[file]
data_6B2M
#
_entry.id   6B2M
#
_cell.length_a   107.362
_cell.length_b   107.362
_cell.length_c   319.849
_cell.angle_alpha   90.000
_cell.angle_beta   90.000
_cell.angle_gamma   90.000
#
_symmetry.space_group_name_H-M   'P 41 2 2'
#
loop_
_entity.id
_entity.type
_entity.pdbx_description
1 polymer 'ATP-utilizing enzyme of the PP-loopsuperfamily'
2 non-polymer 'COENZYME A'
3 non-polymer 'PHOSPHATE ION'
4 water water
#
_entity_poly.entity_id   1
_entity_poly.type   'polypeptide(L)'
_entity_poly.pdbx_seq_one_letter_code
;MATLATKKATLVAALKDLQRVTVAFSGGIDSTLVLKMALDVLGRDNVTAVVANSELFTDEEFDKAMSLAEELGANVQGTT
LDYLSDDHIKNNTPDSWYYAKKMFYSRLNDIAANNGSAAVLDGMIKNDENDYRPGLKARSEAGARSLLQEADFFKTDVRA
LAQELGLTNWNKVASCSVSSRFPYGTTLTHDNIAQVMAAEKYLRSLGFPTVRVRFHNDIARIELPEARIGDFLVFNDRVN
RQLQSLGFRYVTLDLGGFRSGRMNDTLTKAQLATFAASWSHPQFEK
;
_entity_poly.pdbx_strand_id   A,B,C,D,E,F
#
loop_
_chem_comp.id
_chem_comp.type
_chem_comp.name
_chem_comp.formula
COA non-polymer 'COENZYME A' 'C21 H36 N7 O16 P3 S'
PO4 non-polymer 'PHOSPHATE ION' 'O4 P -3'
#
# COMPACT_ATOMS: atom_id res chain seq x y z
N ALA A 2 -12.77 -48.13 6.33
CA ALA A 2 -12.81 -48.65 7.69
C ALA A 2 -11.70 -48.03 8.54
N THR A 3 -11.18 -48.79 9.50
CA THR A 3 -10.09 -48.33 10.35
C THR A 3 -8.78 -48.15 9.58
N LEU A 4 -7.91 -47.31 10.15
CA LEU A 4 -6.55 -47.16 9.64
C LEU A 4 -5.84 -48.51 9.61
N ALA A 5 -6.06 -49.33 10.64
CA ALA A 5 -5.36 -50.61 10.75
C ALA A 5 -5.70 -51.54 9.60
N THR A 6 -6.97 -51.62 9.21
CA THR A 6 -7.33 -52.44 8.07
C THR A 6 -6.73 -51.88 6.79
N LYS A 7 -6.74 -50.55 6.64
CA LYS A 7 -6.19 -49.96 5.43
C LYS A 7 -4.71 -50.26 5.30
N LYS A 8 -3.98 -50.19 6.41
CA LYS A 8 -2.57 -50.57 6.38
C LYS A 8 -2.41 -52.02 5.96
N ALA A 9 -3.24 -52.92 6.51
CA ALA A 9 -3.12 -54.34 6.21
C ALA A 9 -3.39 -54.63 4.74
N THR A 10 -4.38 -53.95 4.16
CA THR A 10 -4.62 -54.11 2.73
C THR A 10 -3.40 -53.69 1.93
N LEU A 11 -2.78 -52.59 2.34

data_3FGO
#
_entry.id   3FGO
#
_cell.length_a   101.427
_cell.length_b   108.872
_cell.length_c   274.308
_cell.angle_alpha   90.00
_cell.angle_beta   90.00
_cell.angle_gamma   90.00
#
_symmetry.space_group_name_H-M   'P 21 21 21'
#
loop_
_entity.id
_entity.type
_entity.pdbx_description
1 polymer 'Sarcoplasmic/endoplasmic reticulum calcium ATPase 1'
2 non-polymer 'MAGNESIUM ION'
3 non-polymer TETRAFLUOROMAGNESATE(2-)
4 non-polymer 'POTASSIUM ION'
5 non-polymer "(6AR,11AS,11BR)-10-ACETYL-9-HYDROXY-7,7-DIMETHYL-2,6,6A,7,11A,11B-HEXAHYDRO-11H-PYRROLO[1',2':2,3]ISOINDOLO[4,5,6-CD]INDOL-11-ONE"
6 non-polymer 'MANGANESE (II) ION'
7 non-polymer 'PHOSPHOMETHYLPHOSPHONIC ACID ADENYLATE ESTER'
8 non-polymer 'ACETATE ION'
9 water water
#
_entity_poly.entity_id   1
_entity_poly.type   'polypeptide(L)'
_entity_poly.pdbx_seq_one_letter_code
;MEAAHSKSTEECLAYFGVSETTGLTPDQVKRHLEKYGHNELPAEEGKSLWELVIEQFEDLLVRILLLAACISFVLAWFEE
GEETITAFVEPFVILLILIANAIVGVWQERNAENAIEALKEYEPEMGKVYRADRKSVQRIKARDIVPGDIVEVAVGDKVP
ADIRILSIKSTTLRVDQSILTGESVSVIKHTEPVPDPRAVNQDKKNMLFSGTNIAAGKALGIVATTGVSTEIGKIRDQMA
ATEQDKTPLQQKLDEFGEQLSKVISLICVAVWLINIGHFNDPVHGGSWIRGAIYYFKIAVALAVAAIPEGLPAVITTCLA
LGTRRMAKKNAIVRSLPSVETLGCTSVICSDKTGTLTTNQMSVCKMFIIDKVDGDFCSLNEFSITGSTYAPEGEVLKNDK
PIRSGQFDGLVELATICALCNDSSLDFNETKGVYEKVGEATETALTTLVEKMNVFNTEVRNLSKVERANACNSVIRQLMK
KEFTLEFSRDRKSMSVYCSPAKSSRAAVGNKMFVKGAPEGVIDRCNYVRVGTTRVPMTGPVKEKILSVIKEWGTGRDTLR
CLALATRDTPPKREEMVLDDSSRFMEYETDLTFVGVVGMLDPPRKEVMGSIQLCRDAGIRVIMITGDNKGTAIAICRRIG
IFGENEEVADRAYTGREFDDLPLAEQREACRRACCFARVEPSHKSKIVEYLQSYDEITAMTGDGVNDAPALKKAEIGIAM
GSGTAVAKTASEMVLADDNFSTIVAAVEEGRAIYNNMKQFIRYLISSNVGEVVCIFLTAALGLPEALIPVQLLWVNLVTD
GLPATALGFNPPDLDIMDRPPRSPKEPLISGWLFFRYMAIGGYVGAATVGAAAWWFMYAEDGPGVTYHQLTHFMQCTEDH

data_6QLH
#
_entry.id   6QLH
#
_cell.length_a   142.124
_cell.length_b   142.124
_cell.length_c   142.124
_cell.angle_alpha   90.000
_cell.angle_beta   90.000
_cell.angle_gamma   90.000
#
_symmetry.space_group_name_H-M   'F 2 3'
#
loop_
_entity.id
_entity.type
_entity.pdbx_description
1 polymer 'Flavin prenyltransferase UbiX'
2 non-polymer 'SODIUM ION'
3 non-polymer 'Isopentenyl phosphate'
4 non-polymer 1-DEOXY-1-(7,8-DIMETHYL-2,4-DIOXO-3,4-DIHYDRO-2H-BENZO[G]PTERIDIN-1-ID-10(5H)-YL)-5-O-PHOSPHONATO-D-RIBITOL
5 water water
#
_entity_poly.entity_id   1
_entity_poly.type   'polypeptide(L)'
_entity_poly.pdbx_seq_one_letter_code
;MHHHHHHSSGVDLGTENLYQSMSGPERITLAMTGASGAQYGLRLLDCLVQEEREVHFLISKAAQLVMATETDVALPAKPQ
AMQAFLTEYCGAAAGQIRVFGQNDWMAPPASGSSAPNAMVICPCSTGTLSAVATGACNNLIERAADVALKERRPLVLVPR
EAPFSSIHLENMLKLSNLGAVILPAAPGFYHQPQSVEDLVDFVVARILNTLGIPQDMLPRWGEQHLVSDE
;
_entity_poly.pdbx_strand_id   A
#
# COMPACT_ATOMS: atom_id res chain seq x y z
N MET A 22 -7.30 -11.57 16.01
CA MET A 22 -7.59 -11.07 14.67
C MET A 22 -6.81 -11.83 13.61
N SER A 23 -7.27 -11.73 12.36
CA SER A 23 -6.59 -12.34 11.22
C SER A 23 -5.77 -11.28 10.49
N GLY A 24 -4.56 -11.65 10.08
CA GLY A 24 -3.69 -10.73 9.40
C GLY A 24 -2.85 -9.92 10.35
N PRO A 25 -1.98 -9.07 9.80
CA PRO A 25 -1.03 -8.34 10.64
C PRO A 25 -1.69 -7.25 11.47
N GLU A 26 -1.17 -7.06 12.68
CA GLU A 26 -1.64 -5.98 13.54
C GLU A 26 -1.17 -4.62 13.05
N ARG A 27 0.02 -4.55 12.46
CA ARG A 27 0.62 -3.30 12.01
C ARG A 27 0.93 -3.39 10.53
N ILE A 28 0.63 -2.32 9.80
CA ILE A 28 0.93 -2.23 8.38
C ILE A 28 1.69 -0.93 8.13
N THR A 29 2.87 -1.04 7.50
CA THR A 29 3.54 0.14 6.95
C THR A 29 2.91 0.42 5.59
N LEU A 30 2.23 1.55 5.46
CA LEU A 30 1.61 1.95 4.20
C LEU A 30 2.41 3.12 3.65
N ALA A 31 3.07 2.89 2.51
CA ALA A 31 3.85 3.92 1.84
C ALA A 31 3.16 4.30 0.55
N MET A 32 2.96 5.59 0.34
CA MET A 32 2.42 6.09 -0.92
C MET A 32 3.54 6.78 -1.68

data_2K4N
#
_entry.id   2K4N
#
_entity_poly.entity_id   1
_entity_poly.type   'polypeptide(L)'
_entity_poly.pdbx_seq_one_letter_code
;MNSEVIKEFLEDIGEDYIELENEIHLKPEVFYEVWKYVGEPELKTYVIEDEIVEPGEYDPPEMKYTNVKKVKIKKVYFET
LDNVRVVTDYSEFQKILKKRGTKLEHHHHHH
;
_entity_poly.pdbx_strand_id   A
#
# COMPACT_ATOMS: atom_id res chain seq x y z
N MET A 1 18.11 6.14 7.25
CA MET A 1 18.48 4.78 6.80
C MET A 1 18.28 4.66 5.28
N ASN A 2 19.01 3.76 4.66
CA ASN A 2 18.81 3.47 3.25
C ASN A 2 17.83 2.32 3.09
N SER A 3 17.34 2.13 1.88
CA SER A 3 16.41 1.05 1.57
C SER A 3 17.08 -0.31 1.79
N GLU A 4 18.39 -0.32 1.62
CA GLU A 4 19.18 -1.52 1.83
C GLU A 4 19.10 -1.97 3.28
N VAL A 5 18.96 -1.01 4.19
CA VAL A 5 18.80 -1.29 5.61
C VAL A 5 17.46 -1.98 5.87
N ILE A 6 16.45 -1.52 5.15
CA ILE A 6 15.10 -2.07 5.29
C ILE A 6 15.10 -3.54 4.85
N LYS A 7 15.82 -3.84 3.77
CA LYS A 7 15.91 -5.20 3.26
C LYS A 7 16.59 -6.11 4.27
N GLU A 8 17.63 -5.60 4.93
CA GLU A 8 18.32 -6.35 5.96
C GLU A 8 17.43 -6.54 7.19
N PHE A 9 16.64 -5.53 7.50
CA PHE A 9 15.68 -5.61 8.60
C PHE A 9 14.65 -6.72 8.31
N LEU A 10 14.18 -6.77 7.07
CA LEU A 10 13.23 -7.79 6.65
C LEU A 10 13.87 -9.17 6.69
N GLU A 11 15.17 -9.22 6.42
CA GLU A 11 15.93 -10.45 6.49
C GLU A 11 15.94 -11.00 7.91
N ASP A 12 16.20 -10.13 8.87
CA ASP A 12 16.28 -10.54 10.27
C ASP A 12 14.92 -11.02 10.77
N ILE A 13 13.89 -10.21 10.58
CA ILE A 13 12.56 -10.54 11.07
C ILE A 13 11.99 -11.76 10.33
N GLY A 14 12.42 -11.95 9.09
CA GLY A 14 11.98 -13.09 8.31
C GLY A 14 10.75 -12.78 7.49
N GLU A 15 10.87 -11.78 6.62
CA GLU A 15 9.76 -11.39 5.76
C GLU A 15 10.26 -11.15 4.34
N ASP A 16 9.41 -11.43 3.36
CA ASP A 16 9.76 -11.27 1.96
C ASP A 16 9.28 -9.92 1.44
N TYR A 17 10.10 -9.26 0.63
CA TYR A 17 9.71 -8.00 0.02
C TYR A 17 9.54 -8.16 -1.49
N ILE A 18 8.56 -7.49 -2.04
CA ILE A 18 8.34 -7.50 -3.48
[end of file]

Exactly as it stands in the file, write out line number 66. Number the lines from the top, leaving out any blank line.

N THR A 10 -4.38 -53.95 4.16